74 Series Logic ICs
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74 Series Logic ICs
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74 Series Logic ICsHC & HCT families | LS family | Open collector outputs Gates: 2-input | 3-input | 4-input | 8-input | NOT Decade and 4-bit counters: 7490 | 7493 | 74390 | 74393 | 74160-3 | 74192-3 | 74HC4017 12-bit and 14-bit counters: 74HC4020 | 74HC4040 | 74HC4060 Decoders & display drivers: 7442 | 7447 | 74HC4511
Also see: 4000 Series | Logic Gates | Counting Circuits | ICs (chips) (with summary of logic ICs)
General characteristicsThere are several families of logic chips numbered from 74xx00 onwards with letters (xx) in the middle of the number to indicate the type of circuitry, eg 74LS00 and 74HC00. The original family (now obsolete) had no letters, eg 7400. The 74LS (Low-power Schottky) family (like the original) uses TTL (TransistorTransistor Logic) circuitry which is fast but requires more power than later families. The 74 series is often still called the 'TTL series' even though the latest chips do not use TTL! The 74HC family has High-speed CMOS circuitry, combining the speed of TTL with the very low power consumption of the 4000 series. They are CMOS chips with the same pin arrangements as the older 74LS family. Note that 74HC inputs cannot be reliably driven by 74LS outputs because the voltage ranges used for logic 0 are not quite compatible, use 74HCT instead. The 74HCT family is a special version of 74HC with 74LS TTL-compatible inputs so 74HCT can be safely mixed with 74LS in the same system. In fact 74HCT can be used as low-power direct replacements for the older 74LS ICs in most circuits. The minor disadvantage of 74HCT is a lower immunity to noise, but this is unlikely to be a problem in most situations. The CMOS circuitry used in the 74HC and 74HCT series ICs means that they
Quick links to individual ICs 7400 7402 7403 7404 7405 7408 7409 7410 7411 7412 7414 7420 7421 7427 7430 7432 7442 7447 7486 7490 7493 74132 74160 74161 74162 74163 74192 74193 74390 74393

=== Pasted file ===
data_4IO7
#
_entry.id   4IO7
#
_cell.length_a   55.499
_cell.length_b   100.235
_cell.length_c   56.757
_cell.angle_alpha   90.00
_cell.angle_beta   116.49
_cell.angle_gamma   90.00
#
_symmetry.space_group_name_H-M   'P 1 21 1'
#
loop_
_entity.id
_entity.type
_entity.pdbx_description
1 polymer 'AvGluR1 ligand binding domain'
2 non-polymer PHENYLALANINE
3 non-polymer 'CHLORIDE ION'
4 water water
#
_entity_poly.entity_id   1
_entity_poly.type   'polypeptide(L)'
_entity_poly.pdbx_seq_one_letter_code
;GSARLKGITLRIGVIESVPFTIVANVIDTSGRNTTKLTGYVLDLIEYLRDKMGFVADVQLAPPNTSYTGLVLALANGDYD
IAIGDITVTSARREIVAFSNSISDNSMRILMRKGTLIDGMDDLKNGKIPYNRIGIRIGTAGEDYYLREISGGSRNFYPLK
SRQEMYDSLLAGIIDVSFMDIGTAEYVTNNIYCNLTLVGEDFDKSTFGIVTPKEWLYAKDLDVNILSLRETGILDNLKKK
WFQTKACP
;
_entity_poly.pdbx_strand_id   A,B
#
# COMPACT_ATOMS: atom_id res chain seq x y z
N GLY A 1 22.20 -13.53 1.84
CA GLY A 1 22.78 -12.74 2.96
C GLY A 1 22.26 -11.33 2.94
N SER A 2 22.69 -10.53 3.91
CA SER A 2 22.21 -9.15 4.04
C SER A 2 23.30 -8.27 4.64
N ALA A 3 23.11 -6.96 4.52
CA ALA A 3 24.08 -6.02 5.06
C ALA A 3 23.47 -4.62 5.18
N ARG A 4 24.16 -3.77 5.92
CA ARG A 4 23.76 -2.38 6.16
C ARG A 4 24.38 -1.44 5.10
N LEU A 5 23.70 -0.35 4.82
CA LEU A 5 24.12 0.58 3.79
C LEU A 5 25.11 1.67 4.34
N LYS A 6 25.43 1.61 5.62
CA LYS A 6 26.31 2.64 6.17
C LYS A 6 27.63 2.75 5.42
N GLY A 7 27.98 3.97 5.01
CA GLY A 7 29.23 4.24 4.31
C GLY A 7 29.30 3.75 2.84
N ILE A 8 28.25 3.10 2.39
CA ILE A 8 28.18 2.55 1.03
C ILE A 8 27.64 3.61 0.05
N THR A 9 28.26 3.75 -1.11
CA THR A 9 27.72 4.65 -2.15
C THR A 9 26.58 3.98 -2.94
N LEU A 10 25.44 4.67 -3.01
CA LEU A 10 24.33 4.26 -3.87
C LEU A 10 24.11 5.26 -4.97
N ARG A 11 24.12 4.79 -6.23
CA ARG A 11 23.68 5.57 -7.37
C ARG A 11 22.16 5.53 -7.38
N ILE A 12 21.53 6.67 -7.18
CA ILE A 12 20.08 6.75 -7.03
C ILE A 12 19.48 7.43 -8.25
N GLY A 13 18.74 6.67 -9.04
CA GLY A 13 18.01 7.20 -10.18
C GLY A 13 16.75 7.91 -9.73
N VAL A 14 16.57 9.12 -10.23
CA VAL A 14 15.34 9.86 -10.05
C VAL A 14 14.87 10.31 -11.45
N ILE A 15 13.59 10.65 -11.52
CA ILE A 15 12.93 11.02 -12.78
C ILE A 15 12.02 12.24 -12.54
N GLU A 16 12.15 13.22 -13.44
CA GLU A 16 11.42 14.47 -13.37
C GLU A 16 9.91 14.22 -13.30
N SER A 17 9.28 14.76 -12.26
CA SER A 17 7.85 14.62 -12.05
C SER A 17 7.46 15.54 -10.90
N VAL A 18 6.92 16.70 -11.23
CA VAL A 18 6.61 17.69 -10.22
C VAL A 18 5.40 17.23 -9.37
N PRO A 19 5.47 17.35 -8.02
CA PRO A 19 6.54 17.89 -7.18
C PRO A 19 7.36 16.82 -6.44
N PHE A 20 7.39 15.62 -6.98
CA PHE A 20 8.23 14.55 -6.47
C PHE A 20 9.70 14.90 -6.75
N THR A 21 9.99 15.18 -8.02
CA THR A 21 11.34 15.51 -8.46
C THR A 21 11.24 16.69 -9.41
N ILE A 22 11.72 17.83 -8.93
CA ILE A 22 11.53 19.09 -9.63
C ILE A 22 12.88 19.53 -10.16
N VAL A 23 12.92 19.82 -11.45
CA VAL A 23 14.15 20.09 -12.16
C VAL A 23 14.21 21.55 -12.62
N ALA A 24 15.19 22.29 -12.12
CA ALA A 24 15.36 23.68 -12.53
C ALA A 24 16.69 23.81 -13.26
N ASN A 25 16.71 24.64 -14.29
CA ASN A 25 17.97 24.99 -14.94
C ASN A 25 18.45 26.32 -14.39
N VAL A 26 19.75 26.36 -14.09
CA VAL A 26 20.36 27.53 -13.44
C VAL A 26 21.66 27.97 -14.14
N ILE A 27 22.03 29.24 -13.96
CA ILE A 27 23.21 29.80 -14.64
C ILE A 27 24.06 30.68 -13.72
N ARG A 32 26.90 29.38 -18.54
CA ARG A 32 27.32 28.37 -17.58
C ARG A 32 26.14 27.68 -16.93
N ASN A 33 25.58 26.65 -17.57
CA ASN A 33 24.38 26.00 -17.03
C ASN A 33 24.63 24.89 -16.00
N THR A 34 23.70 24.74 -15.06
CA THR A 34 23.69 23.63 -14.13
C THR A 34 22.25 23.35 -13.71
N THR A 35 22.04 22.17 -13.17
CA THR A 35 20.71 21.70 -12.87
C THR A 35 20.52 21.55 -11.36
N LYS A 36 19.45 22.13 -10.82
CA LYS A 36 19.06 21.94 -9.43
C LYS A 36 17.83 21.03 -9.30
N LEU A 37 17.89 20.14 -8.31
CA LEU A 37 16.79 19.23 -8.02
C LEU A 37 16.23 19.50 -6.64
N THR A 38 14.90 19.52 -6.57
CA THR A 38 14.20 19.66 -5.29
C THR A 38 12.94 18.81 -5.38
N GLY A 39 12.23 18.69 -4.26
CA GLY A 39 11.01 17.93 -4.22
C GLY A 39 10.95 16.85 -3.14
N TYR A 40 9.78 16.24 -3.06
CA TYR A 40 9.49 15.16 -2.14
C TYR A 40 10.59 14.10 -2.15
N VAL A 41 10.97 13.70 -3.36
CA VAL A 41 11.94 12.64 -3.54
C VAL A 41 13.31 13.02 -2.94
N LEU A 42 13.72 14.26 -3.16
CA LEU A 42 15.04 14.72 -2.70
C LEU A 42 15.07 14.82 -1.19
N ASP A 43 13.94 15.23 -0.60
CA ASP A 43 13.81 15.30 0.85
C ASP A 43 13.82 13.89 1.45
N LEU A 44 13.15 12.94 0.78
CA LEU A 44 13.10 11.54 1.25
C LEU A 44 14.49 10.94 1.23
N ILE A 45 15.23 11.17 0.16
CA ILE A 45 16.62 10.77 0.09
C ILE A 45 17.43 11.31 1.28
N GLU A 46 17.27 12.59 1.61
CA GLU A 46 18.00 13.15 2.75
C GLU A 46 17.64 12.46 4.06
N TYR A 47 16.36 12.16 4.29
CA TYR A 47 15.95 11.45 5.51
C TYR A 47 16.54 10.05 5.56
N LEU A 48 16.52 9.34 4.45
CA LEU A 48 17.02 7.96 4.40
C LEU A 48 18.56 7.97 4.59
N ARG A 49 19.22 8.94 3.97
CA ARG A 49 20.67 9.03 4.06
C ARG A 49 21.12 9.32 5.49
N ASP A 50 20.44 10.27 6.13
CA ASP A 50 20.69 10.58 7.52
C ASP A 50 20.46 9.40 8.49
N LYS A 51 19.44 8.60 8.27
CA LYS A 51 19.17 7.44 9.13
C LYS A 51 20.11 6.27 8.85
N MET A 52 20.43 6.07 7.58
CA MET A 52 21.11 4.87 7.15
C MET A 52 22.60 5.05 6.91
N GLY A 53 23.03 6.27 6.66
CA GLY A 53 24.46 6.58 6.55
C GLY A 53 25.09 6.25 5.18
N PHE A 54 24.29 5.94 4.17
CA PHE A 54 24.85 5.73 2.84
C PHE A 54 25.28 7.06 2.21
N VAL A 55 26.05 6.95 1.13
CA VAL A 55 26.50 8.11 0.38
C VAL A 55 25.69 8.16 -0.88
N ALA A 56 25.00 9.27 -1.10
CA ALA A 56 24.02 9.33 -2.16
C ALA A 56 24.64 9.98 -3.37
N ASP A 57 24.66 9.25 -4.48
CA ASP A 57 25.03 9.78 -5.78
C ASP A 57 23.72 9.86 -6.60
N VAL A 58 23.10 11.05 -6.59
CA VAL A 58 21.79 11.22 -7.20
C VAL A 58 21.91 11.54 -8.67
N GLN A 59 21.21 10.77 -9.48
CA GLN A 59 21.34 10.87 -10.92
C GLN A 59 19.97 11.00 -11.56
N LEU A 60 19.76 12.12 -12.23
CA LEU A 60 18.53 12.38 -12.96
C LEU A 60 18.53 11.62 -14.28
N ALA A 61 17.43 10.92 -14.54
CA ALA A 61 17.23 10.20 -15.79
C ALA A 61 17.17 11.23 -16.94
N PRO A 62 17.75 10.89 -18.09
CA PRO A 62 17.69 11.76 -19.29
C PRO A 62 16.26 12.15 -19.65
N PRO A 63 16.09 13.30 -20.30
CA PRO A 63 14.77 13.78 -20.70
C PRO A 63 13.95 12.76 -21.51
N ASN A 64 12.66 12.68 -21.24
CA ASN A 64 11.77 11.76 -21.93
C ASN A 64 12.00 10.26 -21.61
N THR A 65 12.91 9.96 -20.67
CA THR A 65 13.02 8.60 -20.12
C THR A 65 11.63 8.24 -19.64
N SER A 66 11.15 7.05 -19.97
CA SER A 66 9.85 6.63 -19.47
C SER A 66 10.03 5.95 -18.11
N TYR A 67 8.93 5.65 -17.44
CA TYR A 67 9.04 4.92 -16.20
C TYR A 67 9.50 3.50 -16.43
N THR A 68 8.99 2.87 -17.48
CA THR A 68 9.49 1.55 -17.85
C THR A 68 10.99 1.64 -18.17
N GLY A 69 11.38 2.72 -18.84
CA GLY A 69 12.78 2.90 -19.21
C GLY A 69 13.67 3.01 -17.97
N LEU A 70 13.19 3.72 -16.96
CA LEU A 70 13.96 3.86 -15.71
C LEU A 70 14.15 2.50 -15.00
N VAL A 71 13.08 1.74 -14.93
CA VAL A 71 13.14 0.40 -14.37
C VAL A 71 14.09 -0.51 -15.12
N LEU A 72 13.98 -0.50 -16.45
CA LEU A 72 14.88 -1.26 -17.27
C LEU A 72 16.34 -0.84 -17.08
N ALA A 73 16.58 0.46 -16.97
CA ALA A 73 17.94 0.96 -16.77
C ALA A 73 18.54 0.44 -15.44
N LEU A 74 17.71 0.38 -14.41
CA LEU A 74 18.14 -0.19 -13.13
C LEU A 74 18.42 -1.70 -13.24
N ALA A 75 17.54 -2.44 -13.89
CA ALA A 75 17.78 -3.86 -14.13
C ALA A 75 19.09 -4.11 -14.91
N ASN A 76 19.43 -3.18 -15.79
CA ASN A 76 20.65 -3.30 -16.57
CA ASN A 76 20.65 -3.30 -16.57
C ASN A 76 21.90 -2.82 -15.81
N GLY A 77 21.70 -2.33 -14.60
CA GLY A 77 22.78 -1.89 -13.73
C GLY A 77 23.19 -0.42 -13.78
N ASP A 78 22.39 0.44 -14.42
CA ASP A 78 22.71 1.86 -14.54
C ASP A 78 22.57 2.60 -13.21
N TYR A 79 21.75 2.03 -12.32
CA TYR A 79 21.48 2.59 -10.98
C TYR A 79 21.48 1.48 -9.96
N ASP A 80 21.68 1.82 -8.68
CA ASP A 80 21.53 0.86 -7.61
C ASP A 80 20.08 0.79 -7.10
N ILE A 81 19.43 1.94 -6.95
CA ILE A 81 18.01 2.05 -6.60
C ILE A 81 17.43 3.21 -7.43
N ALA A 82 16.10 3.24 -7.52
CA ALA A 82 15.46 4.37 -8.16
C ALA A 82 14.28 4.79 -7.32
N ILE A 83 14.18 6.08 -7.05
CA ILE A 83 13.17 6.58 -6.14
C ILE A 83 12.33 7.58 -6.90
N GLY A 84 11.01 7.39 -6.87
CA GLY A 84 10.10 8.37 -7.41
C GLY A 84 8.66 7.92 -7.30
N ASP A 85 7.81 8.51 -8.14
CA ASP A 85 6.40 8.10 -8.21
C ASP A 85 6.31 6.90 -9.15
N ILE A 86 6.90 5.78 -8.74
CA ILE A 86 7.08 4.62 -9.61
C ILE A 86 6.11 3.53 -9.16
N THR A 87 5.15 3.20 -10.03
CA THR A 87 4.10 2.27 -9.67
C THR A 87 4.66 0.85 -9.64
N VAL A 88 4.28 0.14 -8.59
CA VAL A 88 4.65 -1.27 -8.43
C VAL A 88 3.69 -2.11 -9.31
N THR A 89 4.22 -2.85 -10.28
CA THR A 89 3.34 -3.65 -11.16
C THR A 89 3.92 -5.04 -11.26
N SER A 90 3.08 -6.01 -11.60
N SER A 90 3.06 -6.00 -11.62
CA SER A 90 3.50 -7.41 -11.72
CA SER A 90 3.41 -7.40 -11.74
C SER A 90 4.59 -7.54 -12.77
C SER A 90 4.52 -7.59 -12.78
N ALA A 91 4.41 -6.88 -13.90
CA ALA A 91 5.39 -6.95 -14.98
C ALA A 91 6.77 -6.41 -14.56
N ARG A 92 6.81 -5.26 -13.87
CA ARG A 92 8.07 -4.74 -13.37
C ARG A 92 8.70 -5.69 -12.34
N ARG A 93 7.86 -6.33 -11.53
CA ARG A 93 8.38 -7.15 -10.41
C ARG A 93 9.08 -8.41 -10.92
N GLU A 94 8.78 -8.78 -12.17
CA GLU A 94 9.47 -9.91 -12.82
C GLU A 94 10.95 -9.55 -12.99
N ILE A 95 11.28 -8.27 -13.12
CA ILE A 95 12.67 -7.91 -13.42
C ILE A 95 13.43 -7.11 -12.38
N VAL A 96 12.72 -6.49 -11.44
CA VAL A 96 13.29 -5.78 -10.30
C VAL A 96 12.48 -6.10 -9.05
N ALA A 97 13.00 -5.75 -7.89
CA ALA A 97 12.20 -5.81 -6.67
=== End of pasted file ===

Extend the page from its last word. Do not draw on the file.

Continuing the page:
74HC4017 74HC4020 74HC4040 74HC4060 74HC4511
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74 Series Logic ICs
are static sensitive. Touching a pin while charged with static electricity (from your clothes for example) may damage the IC. In fact most ICs in regular use are quite tolerant and earthing your hands by touching a metal water pipe or window frame before handling them will be adequate. ICs should be left in their protective packaging until you are ready to use them. To compare the different logic families please see the Summary table of logic families For most new projects the 74HC family is the best choice. The 74LS and 74HCT families require a 5V supply so they are not convenient for battery operation. 74HC and 74HCT family characteristics:q q q
q q q
74HC Supply: 2 to 6V, small fluctuations are tolerated. 74HCT Supply: 5V 0.5V, a regulated supply is best. Inputs have very high impedance (resistance), this is good because it means they will not affect the part of the circuit where they are connected. However, it also means that unconnected inputs can easily pick up electrical noise and rapidly change between high and low states in an unpredictable way. This is likely to make the chip behave erratically and it will significantly increase the supply current. To prevent problems all unused inputs MUST be connected to the supply (either +Vs or 0V), this applies even if that part of the chip is not being used in the circuit! Note that 74HC inputs cannot be reliably driven by 74LS outputs because the voltage ranges used for logic 0 are not quite compatible. For reliability use 74HCT if the system includes some 74LS chips. Outputs can sink and source about 4mA if you wish to maintain the correct output voltage to drive logic inputs, but if there is no need to drive any inputs the maximum current is about 20mA. To switch larger currents you can connect a transistor. Fan-out: one output can drive many inputs (50+), except 74LS inputs because these require a higher current and only 10 can be driven. Gate propagation time: about 10ns for a signal to travel through a gate. Frequency: up to 25MHz. Power consumption (of the chip itself) is very low, a few W. It is much greater at high frequencies, a few mW at 1MHz for example.
74LS family TTL characteristics:q